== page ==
Throughout Northeast Florida this year, there were many causes worth championing. And the region certainly had its share of champions. Some took up the torch of inclusion, justice and human rights. Others stood tall in the face of juggernauts, like the U.S. Army Corp of Engineers, keeping the best case scenario for our region’s natural resources in mind. And there were others who worked to bring groups together who had previously been at odds.
The area is replete with active and engaged citizens doing the right thing simply because it is the right thing to do. While not enough time, paper and ink exists to adequately recognize all that stood for vital causes, we endeavor to highlight a few who made 2015 such a year of inspiration, with enough impetus to carry us all into 2016.
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Jacksonville Coalition for Equality
While the resolution surrounding a modernization of Jacksonville’s Human Rights Ordinance (HRO) lies in the near future for the city, the groundwork efforts that have brought the issue to the forefront have been ongoing for a few years. The Jacksonville Coalition for Equity (JCE) spent much of 2015 educating businesses and faith leaders, and the community as a whole, on the crucial need for expanding the HRO to end discrimination against LGBT people.
Dan Merkan, chair of the steering team that coordinates and directs JCE activities, says that in 2015, a group of concerned citizens — committed to securing passage of an updated HRO — developed a clarity of mission and a focus. Their efforts helped JCE hold dozens of community trainings. Ultimately, these trainings and conversations helped build consensus and gather support of more than 315 businesses and more than 100 faith leaders in Jacksonville.
Hope McMath, The Cummer Museum, Jacksonville
The Cummer Museum director is set to receive the President’s Citation Award from the OneJax Humanitarian Awards. In 2015, the Cummer, under McMath’s leadership, educated and empowered the city with thought-provoking exhibits. From the Whitfield Lovell exhibit, which examined African-American life from the Civil War to the Civil Rights era, to the Newcomb Pottery Enterprise, which focuses on women, art and social change, McMath used the tools at hand to engage the community in much-needed conversation about equality and justice.
For McMath, it is intuitive to use art to help break down barriers. She states that with every exhibit and community forum, “we are forced to learn and be vulnerable and humble about what we do not know.” It was this spirit of self-reflection that led her and her team to open the Cummer with no admission fee in the wake of the tragic events in Charleston, South Carolina. McMath says that it was vital to create a safe haven for conversation at that time.
Lisa Rinaman, The St. Johns Riverkeeper, Jacksonville
Known by many as the voice of the St. Johns River, Lisa Rinaman spent 2015 deep inside all things which protect the waterway that has always been a part of the city’s identity. The former senior staff member for Jacksonville Mayor John Peyton pushed back on the U.S. Army Corp of Engineers (ACE) on the dredging at the mouth of the St. Johns River. Strictly concerned with protecting the river and the ecosystems that it serves, Rinaman wants to ensure that any work the ACE does in the river is coupled with mitigation to replace and enhance natural resources that will be damaged during dredging.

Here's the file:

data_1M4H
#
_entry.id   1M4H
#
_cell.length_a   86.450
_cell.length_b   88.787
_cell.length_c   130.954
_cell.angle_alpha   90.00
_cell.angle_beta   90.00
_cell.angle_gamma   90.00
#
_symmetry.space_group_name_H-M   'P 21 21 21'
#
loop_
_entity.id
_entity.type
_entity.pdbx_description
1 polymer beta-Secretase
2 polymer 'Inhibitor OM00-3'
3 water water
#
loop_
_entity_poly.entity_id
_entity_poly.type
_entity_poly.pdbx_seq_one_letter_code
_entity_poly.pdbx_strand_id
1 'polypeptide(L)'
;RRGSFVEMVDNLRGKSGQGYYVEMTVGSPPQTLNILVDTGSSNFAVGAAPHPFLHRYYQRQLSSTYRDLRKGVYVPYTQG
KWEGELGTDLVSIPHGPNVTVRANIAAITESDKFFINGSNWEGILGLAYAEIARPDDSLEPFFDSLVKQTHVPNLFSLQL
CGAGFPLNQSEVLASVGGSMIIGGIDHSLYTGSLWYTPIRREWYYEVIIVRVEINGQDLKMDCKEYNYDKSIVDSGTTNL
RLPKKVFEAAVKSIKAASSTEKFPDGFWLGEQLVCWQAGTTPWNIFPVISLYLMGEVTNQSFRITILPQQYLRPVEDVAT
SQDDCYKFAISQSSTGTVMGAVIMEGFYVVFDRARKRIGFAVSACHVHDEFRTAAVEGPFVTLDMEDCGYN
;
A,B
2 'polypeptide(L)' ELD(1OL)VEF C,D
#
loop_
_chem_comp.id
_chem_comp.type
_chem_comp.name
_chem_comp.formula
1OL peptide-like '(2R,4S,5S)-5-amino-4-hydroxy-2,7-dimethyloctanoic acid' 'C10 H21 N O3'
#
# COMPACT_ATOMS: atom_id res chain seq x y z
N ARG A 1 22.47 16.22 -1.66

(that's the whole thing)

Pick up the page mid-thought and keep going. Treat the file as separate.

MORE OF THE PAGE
Rinaman’s aim is not only to preserve, but to replenish and revitalize the river, which is why she continues to champion the removal the dam that obstructs the flow of the Ocklawaha tributary, which feeds the St. Johns’ water and wildlife.
Caren Goldman, Compassionate St. Augustine
“Being named a Compassionate City does not automatically make a city compassionate,” says Caren Goldman, executive director of Compassionate St. Augustine. Referencing both the recognition of St. Augustine becoming the 30th Compassionate City in the world, designated by the global Charter for Compassion, and the recognition that even designated cities have work to do, Goldman states that “compassion” must be a verb.
It was so in 2015 for Compassionate St. Augustine, as the group set about to create a legacy of compassion by making sure that the 450th commemoration of the city was alive with cooperation, collaboration and communication surrounding the four tenets of its mission: Freedom, Democracy, Human Rights and Compassion.
Compassionate St. Augustine played a key role in brokering a peaceful discourse between members of the Islamic Center in St. Augustine and a group of armed protesters, consisting of St. Johns County residents who were compelled to portray the Islamic faith as a great evil. Members of the Compassionate St. Augustine team were present to simply pass out cake and lemonade to people on both sides; in doing so, they facilitated a simple conversation that de-escalated the tension.
Chevara Orrin, EQ3 Media, Jacksonville
From the very instant Chevara Orrin set foot in Jacksonville three years ago, she was involved in the activism that has charged her whole life. In 2015, she helped bring the film to Jacksonville, to explore what she refers to as intersectional justice, where two seemingly unrelated struggles actually share common resolutions for justice. She also was integral in the Soul Food Shabaat, in which nationally renowned chefs explored the culinary, religious, and cultural intersections of the black Christian and Jewish faith traditions.
She closed the year by reviving local study circles, which occur in several locations around Jacksonville. These are curriculum-based five-week conversations are led by trained professionals. Each topic covered relates to race and culture and the important role they play in Jacksonville’s past and future. Orrin believes, wholeheartedly, that the best way to work toward justice is in solidarity with one another.